• supports impact analysis by identifying ‘key concept’ dependencies across documents

Consistent and impartial metrics cannot be created for all project documents without an automated solution. Many factors come into play which can affect the creation of metrics manually; the size of the project, the size of the document, the mood of the reader, the time pressures to deliver, the writing style of the author, etc. An automated solution is required that will validate IT specifications in real time using metrics along these dimensions:

SPECIFIC METRICS REQUIRED

  1. Structural Completeness/Alignment (%) - how well a document rates from the perspective of the categories of content expected for that type of document. For example, an IT specification document may require categories of content such as ‘Data Performance’, ‘Security’, ‘Uptime’ etc.

    The % metric reflects the degree to which these categories of content are found to be present. The lower the score the higher the risk. The fallout of a low % rating in this metric typically results in downstream rework, especially from a design/build perspective.

    Using reference templates, customizable by project style (Waterfall, Iterative etc.) and type (Web Interface, Data Intensive etc.) the solution will provide a percentage score based on how well the document adheres to the templates appropriate for that type of project.

     

  2. Text Ambiguity (Quality %) - how well a document measures from the perspective of linguistic ambiguity, that is; defects occurring in the document(s) due to the presence of ‘non-actionable’, vague or imprecise language. Examples of vague language include; ‘appropriate’, ‘high’, ‘low’. VisibleThread highlights these words and scores accordingly.

    Low % levels in this score indicate loose and open-ended language and a high defect rate per page. The consequence of open language if left undetected after sign off is a large contributor to rework costs and scope creep.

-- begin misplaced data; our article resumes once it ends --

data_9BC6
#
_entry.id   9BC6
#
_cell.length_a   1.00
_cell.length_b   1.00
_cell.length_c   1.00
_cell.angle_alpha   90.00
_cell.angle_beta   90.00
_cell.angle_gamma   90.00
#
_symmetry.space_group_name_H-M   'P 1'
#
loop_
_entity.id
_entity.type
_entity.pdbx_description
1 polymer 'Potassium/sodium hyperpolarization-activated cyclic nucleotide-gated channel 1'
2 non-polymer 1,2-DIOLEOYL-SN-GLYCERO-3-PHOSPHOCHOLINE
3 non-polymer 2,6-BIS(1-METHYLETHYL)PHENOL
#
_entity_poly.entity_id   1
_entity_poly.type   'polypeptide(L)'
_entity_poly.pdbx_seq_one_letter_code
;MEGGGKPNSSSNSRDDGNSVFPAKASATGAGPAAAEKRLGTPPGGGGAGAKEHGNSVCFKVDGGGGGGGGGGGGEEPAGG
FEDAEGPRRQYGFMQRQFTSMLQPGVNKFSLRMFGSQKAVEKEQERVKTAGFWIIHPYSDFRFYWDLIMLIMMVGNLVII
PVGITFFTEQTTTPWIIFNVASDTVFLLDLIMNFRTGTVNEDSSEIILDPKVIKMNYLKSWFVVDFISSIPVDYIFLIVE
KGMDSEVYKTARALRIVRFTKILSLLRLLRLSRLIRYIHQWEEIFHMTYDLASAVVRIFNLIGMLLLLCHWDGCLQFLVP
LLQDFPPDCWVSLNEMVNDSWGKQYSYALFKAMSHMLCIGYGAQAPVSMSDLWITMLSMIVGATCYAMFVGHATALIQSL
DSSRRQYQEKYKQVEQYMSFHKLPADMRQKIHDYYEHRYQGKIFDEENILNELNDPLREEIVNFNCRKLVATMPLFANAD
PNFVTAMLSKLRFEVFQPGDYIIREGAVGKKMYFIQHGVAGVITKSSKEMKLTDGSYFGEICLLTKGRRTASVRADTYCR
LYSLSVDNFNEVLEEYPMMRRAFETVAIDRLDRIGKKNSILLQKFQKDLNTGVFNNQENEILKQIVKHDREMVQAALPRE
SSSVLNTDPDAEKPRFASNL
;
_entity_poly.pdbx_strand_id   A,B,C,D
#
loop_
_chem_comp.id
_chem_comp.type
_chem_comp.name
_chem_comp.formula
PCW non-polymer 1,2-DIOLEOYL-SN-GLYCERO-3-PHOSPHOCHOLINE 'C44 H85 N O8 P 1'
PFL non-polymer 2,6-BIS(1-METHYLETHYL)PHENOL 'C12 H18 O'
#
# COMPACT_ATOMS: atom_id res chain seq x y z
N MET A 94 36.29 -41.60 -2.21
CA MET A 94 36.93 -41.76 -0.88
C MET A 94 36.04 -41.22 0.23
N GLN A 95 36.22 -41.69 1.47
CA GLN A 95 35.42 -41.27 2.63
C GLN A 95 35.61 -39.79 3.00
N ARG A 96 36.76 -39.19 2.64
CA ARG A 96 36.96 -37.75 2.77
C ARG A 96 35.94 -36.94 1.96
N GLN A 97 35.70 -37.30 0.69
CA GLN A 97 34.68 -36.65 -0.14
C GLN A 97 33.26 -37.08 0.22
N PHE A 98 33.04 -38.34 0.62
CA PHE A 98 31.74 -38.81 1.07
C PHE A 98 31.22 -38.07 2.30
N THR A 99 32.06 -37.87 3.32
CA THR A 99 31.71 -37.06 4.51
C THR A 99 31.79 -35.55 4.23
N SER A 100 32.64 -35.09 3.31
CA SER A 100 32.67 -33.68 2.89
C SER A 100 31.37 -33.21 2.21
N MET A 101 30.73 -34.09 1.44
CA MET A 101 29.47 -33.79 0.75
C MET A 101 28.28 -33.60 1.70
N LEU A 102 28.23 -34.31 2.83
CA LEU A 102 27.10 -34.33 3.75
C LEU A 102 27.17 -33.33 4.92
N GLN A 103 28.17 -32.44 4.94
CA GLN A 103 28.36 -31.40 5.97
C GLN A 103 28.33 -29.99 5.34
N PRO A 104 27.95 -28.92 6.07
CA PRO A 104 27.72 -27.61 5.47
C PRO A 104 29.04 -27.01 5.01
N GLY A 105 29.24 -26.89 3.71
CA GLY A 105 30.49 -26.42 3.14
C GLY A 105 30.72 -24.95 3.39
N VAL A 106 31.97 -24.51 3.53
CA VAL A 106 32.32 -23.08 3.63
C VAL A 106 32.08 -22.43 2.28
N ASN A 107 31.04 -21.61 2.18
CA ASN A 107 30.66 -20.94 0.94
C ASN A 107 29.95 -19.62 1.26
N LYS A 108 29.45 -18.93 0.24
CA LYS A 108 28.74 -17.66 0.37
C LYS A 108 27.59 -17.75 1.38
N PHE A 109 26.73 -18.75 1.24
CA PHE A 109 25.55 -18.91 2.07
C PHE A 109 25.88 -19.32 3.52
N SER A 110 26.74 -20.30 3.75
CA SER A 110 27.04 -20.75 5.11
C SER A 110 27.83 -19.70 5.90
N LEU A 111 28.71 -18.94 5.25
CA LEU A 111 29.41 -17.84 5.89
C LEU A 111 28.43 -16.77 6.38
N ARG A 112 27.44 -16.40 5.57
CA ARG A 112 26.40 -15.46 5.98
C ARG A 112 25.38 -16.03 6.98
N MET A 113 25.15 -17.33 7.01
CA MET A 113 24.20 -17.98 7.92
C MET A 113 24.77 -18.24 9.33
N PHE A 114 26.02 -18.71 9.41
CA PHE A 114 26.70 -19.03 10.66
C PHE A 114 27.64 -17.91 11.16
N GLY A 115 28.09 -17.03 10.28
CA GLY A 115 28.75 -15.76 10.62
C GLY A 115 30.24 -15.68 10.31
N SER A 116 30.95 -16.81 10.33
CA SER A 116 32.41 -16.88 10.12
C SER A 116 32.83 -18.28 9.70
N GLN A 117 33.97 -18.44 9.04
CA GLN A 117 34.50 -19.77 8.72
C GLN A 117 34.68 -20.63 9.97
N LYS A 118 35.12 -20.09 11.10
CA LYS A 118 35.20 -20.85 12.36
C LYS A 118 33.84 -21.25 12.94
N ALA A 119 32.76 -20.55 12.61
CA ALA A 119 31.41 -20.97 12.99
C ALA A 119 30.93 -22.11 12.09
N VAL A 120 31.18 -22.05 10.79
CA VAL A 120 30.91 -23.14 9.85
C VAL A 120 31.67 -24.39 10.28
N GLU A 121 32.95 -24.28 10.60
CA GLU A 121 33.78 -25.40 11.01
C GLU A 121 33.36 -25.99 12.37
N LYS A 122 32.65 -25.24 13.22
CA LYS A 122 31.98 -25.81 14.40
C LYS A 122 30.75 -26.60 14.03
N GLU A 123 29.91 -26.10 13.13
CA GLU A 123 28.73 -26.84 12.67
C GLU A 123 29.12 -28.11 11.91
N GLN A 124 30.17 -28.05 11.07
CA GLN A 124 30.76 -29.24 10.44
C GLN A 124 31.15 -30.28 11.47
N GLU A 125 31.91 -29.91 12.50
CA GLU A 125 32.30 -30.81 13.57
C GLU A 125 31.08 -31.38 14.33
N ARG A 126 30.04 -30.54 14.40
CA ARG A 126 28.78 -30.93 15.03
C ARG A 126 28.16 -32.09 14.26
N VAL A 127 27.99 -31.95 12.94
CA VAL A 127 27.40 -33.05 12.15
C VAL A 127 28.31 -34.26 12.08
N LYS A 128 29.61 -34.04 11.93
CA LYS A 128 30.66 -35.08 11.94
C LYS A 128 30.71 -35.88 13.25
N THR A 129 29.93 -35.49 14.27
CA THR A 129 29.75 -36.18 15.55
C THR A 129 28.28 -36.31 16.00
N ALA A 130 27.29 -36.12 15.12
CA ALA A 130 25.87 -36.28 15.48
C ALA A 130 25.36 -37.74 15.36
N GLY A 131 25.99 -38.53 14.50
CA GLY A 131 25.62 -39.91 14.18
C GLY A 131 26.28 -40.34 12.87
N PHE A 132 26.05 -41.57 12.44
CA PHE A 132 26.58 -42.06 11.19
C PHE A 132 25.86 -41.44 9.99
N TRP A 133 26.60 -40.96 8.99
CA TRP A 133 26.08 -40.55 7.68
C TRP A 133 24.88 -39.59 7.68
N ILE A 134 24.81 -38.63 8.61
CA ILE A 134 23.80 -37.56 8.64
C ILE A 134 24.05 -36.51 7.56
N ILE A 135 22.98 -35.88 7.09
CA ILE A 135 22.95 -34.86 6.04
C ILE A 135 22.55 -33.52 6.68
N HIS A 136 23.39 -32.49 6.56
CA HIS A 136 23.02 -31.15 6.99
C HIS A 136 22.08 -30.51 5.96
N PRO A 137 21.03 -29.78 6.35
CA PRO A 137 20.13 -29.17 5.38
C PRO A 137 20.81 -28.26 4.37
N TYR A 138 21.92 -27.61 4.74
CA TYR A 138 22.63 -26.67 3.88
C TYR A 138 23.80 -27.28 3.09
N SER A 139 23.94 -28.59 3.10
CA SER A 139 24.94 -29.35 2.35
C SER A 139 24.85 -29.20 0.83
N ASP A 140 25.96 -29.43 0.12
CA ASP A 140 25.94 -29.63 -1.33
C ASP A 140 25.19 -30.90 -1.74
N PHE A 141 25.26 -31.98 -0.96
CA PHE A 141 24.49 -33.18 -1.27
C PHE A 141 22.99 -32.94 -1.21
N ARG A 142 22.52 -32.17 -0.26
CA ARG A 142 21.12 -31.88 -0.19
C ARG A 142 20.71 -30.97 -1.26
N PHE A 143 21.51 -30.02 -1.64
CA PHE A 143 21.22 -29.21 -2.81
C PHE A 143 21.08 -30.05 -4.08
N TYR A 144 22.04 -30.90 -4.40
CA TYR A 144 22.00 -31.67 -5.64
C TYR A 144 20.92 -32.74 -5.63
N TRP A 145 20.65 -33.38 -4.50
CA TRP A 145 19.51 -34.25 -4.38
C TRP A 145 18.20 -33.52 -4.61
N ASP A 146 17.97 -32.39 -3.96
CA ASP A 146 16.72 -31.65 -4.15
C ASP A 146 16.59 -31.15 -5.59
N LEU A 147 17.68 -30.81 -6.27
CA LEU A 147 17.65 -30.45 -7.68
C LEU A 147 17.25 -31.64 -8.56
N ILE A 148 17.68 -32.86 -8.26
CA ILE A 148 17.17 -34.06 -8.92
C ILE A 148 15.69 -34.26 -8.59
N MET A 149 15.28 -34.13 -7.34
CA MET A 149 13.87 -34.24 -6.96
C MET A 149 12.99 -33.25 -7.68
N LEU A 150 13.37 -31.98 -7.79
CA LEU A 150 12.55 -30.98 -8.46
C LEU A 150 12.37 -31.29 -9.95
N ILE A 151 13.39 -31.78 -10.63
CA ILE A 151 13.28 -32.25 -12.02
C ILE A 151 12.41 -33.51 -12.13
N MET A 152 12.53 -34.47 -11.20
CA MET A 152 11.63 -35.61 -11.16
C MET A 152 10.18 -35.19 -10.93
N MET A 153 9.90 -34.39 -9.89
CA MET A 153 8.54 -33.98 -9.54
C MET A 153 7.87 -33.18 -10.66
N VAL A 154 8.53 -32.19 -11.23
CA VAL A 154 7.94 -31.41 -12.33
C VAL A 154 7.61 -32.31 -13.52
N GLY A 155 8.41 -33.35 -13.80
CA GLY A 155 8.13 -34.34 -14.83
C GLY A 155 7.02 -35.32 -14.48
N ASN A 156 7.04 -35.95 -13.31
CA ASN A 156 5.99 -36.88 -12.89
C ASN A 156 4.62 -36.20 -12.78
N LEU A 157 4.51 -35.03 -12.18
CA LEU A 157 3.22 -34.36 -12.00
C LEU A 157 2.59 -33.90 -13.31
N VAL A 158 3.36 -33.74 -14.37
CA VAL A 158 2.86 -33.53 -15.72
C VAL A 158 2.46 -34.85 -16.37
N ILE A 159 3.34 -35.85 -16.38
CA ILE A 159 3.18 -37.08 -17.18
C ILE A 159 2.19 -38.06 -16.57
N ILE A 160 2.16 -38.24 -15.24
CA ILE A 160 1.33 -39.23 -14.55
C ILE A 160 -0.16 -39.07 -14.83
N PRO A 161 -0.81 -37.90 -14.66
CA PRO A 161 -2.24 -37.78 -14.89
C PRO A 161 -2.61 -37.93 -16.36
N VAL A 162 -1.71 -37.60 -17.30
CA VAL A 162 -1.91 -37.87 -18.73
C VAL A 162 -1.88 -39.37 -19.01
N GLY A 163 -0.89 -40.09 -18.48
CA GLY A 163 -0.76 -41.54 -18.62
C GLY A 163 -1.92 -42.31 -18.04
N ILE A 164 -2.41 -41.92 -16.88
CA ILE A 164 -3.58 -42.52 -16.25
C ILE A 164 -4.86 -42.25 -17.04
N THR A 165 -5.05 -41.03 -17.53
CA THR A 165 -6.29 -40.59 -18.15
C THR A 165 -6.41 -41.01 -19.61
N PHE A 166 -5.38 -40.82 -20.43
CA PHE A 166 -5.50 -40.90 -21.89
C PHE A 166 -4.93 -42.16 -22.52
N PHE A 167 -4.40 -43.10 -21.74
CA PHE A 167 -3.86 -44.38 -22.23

3. Section Quantity/Size – How large are particular structural areas within a document? What size are documents relative to each other?

    Certain structural sections of IT specification documents are critical to effective build and deployment. For example, a low size evident in the Performance requirements section (under non-functional) will indicate considerable risk of a system that will not scale and will contribute to post deployment problems, often the worst type of problems that may undermine the business.

    Size becomes critical as a project comes close to an analysis cycle sign off phase gate. An automated solution must highlight sizing using both a specific number and/or color visualization within a thumbnail representation of the document.

    The second element of size is overall size of certain document types relative to each other. The classic example is the relativity between a typical functional requirements document such as a BRD (Business Requirements Document) vs. a Test Plan. We would expect that to be between 1:5 and 1:7 in terms of overall document size. More specifically the same ratios would be expected between a use case document and a test case document.

    An automated solution must provide project level thumbnails showing a visualization of all documents and how they relate size-wise to each other. Expected variances should be easily spotted.

     

  4. Activity – how much or little change is occurring in a document and who is making those changes?

    Documents adhere to a lifecycle. During early stages of a normal, non-agile project we expect a high amount of ‘churn’, post signoff phases (in classic SDLC scenarios) are accompanied by a suitable change control and impact analysis conducted for any change along with re-estimation.

    An automated solution must track all changes to a document along with stakeholders. This includes; document edits, document reviews, modification of associated Best Practice models etc. It should provide a full change history log.